Digital Ischemia

16/10/2018

BBC Bureaucracy

Another vaguely anticipated episode in my Truthache series of surreal petty vengeance: Merv is piqued by non-contact forms

Merv recently got himself jammed in the most beautiful cul-de-sac of e-pistles, most of the pistle being in the wind. Being an attentive sort, back in April he noticed that BBC Radio programmes suddenly lost their track timing flags. A heinous state of affairs. How can he browse through his HypeLayer and land neatly in the tee-up to a nice reliable bit of Chopin or Placebo without any indication of when in the three-hour timeline this is?

Unpleasant incidents resulted, such as him plunging into some contemporary experimental effort and becoming transfixed by the phased percussion like a chicken rendered catatonic by a vertical line. A virtuoso organist peddling away with unnecessary vigour caused such a thrum in the bass speakers that Merv’s tank-top unravelled and Aunty Spamela’s begonias wilted.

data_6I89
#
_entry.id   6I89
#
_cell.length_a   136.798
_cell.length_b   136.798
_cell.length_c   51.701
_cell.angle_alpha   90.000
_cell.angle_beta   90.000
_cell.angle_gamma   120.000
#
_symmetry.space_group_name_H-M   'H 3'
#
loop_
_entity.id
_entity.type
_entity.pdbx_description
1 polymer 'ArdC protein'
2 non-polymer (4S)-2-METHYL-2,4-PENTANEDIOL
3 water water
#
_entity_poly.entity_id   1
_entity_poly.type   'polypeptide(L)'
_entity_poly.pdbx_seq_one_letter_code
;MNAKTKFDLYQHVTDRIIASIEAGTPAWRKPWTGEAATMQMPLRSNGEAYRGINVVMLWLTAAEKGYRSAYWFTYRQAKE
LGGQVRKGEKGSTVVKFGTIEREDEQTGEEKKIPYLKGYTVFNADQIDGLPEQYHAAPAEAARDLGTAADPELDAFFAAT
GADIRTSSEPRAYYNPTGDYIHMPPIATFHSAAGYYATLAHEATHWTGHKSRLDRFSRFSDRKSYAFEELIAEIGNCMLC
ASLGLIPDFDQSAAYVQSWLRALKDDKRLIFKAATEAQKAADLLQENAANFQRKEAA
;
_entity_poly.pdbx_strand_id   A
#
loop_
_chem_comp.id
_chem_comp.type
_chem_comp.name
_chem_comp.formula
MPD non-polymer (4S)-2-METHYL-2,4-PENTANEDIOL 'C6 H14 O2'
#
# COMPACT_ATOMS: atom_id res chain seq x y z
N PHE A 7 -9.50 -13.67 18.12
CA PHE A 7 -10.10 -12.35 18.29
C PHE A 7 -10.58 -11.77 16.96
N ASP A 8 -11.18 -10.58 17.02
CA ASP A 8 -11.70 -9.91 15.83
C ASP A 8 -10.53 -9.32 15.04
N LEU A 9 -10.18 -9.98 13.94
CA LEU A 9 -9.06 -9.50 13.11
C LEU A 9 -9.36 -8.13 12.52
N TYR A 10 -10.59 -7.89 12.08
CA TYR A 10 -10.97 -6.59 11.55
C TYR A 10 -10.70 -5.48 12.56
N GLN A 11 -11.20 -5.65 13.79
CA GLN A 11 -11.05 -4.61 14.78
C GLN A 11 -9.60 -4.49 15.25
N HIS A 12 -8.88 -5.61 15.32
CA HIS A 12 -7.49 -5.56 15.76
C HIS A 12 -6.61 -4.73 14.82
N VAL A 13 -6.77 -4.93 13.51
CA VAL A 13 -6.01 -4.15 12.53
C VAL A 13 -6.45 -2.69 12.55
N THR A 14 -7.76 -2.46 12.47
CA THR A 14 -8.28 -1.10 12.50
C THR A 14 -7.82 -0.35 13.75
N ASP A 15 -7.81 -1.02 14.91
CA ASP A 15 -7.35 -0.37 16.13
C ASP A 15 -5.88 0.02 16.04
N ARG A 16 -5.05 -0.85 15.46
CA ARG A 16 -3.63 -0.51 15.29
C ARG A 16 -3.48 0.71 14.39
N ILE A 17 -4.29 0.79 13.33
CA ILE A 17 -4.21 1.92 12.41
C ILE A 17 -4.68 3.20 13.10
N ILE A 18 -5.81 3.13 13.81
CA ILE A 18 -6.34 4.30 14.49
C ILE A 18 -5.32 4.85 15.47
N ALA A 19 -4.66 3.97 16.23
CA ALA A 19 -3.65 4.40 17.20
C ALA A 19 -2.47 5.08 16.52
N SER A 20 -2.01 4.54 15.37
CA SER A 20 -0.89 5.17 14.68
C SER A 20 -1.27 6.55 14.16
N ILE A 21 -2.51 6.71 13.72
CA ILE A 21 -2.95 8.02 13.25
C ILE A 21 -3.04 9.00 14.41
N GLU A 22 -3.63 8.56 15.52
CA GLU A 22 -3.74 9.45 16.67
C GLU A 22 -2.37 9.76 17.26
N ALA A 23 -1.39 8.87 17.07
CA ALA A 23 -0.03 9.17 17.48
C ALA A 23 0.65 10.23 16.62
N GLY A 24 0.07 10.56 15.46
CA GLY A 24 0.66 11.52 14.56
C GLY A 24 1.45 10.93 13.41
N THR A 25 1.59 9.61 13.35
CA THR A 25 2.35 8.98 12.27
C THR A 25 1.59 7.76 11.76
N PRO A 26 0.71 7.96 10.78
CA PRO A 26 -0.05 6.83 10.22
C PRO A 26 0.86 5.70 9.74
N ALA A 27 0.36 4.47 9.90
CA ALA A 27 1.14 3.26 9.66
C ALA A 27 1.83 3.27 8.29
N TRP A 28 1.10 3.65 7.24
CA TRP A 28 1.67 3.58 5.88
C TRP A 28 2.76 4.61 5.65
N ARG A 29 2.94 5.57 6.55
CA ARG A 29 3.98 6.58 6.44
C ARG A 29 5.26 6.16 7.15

Once recalibrated, Merv’s fluids began to circulate again. He found his Wi-Fi web wireless has little letterboxes with messages encouraging you to punch in your thoughts. He summoned his best letter-writing etiquette.

April 20
Merv: Why?
Devoid O’Smairts, BBC HypeLayer support team: We are aware of similar reports of this and we are currently investigating. We appreciate you bringing this to our attention and we hope to have it sorted soon.

Some time passed, much of it spent extracting Merv from unintended-track-induced infinite mental loops. But the sizzling at the very base of his primitive brain had not dissipated.

May 08